the Resurrection 2 Thessalonians 2:1-5; 13-end; Luke 20:27-38
Two Ladies on a Train
A man once found himself on a train between two ladies. In this instance
it was an unpleasant experience as the two ladies argued incessantly about
whether the window should be shut or open. The lady furthest from the
window argued that she would die of heat stroke if it wasn’t opened.
The other said she would almost certainly catch pneumonia if it didn’t
stay closed. When the ticket inspector arrived the ladies appealed to
him to adjudicate on the issue. Unfortunately he had no solution. Eventually
the man spoke up. "First open the window. That will kill the one.
Then close it. That will kill the other. Then we will have peace."
Many people have a concept of peace similar to the man in this story.
For them peace is the absence of conflict. However this falls far short
of the biblical vision. In Scripture peace is not the absence of conflict
but the presence of love, generosity and grace as the transforming principle
of our relationships.
On this Remembrance Sunday we express our gratitude and respect to those
who gave their lives so that there may be peace. We remember the evil
that is war, and we renew our resolve to maintain a positive peace which
is more than just the absence of conflict.
bring our acts of remembrance into sharper focus this year are the recent
deaths not of soldiers but of the four firefighters in the warehouse fire
near Alcester this week. Paying tribute to her new husband, Fay Yates-Badley
said, "He was the love of my life and we were meant to be together
forever. But I know that he will save a place for me in heaven."
She added that her husband had been "a hero". (BBC News)
What brings some relief to the pain and tragedy of premature or traumatic
loss is the thought that those who lost their lives did not die in vain.
They gave their lives for a greater cause, and that death is not the end.
However secular our society may have grown, there is still a strong belief
in heaven and a hope of going there. This also helps to put our grief
into some perspective. Though I must add, that when a couple comes to
me to say that they want to be together forever, I say that I can only
offer them vows for life: “till death do us part” are the
words in the marriage service.
As we draw towards the season of Advent and think both of the first and
the second coming of Christ, it is appropriate that our Bible readings
lead us towards their teachings about life after death. In the epistle
reading the writer is dealing with the anxieties of the Christian community
in Thessalonica. There are rumours going round that the Lord has already
come and that they may have missed it. They are to be reassured that the
Lord has not already come again and they are indeed, among those chosen
as the “first fruits” for salvation. They are also reminded
of the teaching they received, to stand firm and hold to what they learnt
and accepted when they first became believers. They are not to worry but
to trust in God through Christ.
In the Gospel
reading Jesus is in dispute with the Sadducees. They were a sect at the
time of Jesus who denied that there was a resurrection. That is why they
were sad, you see! Jesus had more sympathy with a rival sect, the Pharisees,
who did believe in the resurrection. The Sadducees told their story of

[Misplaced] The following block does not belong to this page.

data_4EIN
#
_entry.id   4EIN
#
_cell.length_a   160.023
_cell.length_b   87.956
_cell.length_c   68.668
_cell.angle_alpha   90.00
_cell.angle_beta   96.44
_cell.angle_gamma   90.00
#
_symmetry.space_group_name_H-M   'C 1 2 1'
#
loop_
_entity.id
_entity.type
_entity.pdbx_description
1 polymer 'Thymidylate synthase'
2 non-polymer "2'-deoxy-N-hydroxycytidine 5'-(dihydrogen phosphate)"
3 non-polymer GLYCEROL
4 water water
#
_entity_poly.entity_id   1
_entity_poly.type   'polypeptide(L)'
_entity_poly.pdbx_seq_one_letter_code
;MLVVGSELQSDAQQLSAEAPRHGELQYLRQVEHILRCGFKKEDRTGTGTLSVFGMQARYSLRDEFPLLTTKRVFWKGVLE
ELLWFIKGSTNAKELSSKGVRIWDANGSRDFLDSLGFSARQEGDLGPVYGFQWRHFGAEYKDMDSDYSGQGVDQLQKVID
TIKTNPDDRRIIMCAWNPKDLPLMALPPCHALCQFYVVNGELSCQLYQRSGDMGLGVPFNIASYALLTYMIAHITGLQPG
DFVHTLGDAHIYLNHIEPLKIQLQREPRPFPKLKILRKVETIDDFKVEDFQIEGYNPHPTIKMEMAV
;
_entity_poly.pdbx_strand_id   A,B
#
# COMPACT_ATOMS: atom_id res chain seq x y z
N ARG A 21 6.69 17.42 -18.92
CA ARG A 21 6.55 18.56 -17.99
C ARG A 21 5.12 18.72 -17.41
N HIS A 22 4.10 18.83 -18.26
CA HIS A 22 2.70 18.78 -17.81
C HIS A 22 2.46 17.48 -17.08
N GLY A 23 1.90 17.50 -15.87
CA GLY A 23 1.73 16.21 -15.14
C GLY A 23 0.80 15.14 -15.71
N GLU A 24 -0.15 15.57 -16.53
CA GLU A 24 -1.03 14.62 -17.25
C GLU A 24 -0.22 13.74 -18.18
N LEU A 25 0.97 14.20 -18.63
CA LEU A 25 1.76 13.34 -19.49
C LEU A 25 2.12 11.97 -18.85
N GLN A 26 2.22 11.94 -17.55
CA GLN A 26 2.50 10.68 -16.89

the unfortunate widow who lost 7 brother-husbands. They thought it was
a knock-down argument proving the folly of believing in the resurrection.
Jesus’ responded in two ways: first, he challenged the way they
thought and second he chided them not paying full attention to Moses.
First, he said, your thought-lines are closed – you do not understand
what life in the resurrection means. To use modern parlance: you need
to think outside of the box! Life in the resurrection transcends earthly
things like marriage. Secondly, you have obviously missed the part of
Moses’ story when God says that to Him, those we think of as dead,
like our ancestors, are actually present or alive. Therefore Moses believed
in an afterlife, and if the Sadducees claimed to be following Moses, they
needed to accept all of his teaching!
that life in the resurrection transcends earthly things like marriage.
That may sound like marriage will no longer matter, or even that we will
not recognise each other any more. That seems a negative thing to say.
St Paul taught us that we will have spiritual bodies. Whatever else that
means, I think that who we are as individuals will still be recognisable.
However, since marriage, as Jesus teaches, is tied up with being mortal,
when we are immortal, our loving, our commitment to faithful relationships
and the way will belong to one another will no longer depend on marriage.
That is why marriage is dissolved at death and our belonging to each other
will be far superior to the here and now.
To conclude I want to return to something said by the young widow of her
dead husband Darren: she said that he was a hero. In a simple way I think
that speaks volumes. When someone dies prematurely it can seem very futile.
It seems a waste of life. When we think of the millions who die young
in war the sense of futility can be overwhelming. We can be driven to
despair wondering whether there is any value to life and living. Fay believed
Darren was a hero – someone who risked all for a greater purpose.
I want to close with a quotation which I have found personally moving
and positive. The words form the finale of the Resurrection Symphony composed
by Gustav Mahler, who himself died in his mid-50’s. The words may
seem simple, but when they are allied to the stirring music, they are
O believe, my heart,
Nothing of you will be lost;
What you longed for is yours,
Yours what you loved,
O believe, you were not born
Have not vainly lived
What you championed.
© Rev Paul Smith